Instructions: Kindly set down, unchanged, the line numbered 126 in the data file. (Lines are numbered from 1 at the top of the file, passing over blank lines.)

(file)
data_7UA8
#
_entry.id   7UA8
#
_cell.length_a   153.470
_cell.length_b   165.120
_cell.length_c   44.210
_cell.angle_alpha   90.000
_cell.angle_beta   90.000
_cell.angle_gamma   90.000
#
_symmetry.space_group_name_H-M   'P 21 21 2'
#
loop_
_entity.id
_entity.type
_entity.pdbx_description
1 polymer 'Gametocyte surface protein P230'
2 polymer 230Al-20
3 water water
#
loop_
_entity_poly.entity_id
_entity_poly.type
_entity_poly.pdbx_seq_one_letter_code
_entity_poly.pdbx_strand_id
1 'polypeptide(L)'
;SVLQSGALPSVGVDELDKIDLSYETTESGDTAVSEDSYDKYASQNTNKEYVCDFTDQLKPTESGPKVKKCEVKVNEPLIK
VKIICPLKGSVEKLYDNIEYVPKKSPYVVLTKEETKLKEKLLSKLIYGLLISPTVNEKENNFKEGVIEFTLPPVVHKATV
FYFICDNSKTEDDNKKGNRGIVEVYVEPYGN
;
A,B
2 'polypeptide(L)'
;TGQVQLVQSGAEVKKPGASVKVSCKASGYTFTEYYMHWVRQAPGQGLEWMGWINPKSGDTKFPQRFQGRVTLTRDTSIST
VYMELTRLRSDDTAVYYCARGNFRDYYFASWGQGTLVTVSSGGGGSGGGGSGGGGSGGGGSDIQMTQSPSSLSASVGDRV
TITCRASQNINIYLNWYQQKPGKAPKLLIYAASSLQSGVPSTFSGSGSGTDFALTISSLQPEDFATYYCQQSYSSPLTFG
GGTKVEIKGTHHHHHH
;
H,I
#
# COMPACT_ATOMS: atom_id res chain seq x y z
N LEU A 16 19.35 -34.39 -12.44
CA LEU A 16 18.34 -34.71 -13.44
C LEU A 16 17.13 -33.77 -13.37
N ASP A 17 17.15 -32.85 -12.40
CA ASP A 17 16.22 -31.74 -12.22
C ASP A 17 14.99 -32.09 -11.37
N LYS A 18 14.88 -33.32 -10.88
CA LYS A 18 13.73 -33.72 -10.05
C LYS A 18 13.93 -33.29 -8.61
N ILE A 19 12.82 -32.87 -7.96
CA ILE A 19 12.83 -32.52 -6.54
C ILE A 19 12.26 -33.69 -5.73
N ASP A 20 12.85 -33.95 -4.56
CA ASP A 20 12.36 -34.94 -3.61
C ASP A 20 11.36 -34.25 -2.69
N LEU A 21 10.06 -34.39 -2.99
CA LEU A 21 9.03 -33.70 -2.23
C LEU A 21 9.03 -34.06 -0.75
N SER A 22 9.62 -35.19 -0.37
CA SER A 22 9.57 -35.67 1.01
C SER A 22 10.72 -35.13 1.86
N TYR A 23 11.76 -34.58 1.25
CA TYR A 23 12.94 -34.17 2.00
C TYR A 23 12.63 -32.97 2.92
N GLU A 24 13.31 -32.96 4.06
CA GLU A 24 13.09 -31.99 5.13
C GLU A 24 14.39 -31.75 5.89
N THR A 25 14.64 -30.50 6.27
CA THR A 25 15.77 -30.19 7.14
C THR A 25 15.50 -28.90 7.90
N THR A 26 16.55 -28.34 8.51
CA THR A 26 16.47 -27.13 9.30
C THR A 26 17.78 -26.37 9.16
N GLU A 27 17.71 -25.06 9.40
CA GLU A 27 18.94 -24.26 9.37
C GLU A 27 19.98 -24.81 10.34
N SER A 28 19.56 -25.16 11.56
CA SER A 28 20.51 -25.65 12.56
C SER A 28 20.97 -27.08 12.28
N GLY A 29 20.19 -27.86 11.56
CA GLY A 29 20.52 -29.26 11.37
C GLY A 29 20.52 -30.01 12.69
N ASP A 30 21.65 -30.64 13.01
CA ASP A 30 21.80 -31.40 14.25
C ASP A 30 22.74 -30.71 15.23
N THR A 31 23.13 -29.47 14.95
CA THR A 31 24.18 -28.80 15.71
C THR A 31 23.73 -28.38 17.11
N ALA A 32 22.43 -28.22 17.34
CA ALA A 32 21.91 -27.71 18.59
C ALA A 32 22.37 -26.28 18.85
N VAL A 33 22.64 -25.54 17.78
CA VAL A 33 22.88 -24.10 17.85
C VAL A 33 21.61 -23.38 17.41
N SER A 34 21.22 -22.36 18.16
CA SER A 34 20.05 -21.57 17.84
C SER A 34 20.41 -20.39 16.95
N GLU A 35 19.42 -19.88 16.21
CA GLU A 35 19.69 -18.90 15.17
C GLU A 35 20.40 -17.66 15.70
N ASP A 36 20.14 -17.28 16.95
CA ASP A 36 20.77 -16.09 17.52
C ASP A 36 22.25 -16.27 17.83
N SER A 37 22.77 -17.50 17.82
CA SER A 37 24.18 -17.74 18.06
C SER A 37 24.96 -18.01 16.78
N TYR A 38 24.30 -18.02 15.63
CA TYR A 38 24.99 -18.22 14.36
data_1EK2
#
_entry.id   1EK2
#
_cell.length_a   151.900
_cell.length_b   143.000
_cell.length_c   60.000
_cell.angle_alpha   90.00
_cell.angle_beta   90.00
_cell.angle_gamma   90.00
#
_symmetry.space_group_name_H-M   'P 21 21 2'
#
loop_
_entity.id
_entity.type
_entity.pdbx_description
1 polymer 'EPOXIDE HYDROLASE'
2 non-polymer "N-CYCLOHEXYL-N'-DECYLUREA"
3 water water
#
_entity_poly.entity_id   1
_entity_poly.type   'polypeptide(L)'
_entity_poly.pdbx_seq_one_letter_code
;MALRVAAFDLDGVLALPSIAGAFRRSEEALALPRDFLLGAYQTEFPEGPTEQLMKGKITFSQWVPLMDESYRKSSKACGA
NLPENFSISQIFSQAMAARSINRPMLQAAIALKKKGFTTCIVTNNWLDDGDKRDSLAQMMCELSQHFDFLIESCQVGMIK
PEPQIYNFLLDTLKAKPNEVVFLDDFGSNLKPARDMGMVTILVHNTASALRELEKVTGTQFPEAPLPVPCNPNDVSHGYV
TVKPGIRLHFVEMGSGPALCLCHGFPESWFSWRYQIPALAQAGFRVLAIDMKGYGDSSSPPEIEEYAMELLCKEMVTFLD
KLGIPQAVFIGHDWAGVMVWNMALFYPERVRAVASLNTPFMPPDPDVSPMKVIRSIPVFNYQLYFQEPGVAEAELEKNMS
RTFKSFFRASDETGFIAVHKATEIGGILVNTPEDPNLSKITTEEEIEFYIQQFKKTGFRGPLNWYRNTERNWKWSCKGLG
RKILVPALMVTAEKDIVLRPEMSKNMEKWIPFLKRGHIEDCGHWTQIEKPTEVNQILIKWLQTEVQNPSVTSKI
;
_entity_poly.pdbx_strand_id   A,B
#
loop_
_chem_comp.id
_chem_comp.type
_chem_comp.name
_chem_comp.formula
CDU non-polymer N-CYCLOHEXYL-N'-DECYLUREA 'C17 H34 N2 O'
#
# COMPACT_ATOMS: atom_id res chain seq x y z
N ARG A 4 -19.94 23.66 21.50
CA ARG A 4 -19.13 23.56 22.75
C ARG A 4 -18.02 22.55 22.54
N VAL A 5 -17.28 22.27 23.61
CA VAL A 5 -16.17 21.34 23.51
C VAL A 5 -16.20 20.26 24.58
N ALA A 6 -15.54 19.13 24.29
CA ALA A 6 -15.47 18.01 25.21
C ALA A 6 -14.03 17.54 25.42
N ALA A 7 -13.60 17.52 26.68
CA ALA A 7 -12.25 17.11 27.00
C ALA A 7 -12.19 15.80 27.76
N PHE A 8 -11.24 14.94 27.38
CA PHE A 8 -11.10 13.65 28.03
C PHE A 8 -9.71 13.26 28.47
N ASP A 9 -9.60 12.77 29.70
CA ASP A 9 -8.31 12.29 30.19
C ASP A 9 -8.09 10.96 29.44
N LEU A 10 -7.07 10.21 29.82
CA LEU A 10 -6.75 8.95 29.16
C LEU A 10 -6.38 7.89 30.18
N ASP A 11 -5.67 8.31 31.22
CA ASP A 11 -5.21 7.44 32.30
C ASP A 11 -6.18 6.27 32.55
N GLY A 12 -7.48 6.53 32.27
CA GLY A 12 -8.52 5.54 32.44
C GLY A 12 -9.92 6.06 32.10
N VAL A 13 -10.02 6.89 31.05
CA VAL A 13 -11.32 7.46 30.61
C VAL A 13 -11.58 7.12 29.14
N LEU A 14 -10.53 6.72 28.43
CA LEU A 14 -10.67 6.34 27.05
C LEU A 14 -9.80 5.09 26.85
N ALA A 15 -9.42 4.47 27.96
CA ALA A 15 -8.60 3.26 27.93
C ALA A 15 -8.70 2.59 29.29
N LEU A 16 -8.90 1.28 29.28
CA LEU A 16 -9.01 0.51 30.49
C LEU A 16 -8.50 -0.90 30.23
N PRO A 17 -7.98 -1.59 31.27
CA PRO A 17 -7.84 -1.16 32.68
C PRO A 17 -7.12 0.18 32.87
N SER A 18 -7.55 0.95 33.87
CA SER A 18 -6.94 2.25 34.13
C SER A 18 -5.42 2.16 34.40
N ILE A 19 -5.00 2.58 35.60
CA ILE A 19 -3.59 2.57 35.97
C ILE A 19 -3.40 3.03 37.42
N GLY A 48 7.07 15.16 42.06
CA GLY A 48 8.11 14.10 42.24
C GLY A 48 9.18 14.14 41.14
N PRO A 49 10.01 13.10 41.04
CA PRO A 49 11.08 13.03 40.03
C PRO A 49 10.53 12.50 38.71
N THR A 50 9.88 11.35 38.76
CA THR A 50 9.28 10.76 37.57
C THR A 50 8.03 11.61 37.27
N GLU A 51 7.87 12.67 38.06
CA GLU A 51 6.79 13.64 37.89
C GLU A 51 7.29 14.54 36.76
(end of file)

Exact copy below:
_entity.pdbx_description